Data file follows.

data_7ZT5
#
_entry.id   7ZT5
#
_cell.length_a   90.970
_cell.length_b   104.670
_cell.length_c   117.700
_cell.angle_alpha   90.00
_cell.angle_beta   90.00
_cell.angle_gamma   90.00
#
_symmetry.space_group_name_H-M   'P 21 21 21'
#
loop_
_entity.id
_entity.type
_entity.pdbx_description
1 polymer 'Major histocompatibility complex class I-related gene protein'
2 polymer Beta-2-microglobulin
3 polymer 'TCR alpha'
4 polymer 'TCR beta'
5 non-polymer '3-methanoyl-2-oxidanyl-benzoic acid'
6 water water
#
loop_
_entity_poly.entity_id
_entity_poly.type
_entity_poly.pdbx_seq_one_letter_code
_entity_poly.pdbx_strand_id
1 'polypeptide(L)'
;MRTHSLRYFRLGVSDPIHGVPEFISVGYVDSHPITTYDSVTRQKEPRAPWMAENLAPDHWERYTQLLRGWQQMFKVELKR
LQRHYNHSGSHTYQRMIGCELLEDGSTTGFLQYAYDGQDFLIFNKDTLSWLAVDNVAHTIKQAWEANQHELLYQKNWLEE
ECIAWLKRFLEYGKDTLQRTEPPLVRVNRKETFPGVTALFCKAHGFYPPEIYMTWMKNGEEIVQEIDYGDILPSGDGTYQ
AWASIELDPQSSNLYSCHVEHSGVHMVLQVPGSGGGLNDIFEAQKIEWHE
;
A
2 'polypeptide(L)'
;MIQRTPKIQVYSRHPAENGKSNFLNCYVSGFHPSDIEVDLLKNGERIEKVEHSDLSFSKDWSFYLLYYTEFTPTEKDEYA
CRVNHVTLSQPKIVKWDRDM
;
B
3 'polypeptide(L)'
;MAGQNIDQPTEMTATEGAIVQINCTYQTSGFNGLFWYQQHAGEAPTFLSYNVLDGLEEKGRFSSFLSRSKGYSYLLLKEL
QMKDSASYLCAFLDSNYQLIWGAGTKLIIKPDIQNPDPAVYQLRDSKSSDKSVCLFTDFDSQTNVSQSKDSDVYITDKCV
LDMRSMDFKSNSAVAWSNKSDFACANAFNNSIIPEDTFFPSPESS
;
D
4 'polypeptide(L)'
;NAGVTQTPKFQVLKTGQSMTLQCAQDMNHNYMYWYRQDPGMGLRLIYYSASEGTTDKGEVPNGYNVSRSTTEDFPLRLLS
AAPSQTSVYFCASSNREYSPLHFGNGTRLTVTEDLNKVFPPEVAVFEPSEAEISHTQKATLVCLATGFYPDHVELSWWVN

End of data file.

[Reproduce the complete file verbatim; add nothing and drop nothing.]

data_7ZT5
#
_entry.id   7ZT5
#
_cell.length_a   90.970
_cell.length_b   104.670
_cell.length_c   117.700
_cell.angle_alpha   90.00
_cell.angle_beta   90.00
_cell.angle_gamma   90.00
#
_symmetry.space_group_name_H-M   'P 21 21 21'
#
loop_
_entity.id
_entity.type
_entity.pdbx_description
1 polymer 'Major histocompatibility complex class I-related gene protein'
2 polymer Beta-2-microglobulin
3 polymer 'TCR alpha'
4 polymer 'TCR beta'
5 non-polymer '3-methanoyl-2-oxidanyl-benzoic acid'
6 water water
#
loop_
_entity_poly.entity_id
_entity_poly.type
_entity_poly.pdbx_seq_one_letter_code
_entity_poly.pdbx_strand_id
1 'polypeptide(L)'
;MRTHSLRYFRLGVSDPIHGVPEFISVGYVDSHPITTYDSVTRQKEPRAPWMAENLAPDHWERYTQLLRGWQQMFKVELKR
LQRHYNHSGSHTYQRMIGCELLEDGSTTGFLQYAYDGQDFLIFNKDTLSWLAVDNVAHTIKQAWEANQHELLYQKNWLEE
ECIAWLKRFLEYGKDTLQRTEPPLVRVNRKETFPGVTALFCKAHGFYPPEIYMTWMKNGEEIVQEIDYGDILPSGDGTYQ
AWASIELDPQSSNLYSCHVEHSGVHMVLQVPGSGGGLNDIFEAQKIEWHE
;
A
2 'polypeptide(L)'
;MIQRTPKIQVYSRHPAENGKSNFLNCYVSGFHPSDIEVDLLKNGERIEKVEHSDLSFSKDWSFYLLYYTEFTPTEKDEYA
CRVNHVTLSQPKIVKWDRDM
;
B
3 'polypeptide(L)'
;MAGQNIDQPTEMTATEGAIVQINCTYQTSGFNGLFWYQQHAGEAPTFLSYNVLDGLEEKGRFSSFLSRSKGYSYLLLKEL
QMKDSASYLCAFLDSNYQLIWGAGTKLIIKPDIQNPDPAVYQLRDSKSSDKSVCLFTDFDSQTNVSQSKDSDVYITDKCV
LDMRSMDFKSNSAVAWSNKSDFACANAFNNSIIPEDTFFPSPESS
;
D
4 'polypeptide(L)'
;NAGVTQTPKFQVLKTGQSMTLQCAQDMNHNYMYWYRQDPGMGLRLIYYSASEGTTDKGEVPNGYNVSRSTTEDFPLRLLS
AAPSQTSVYFCASSNREYSPLHFGNGTRLTVTEDLNKVFPPEVAVFEPSEAEISHTQKATLVCLATGFYPDHVELSWWVN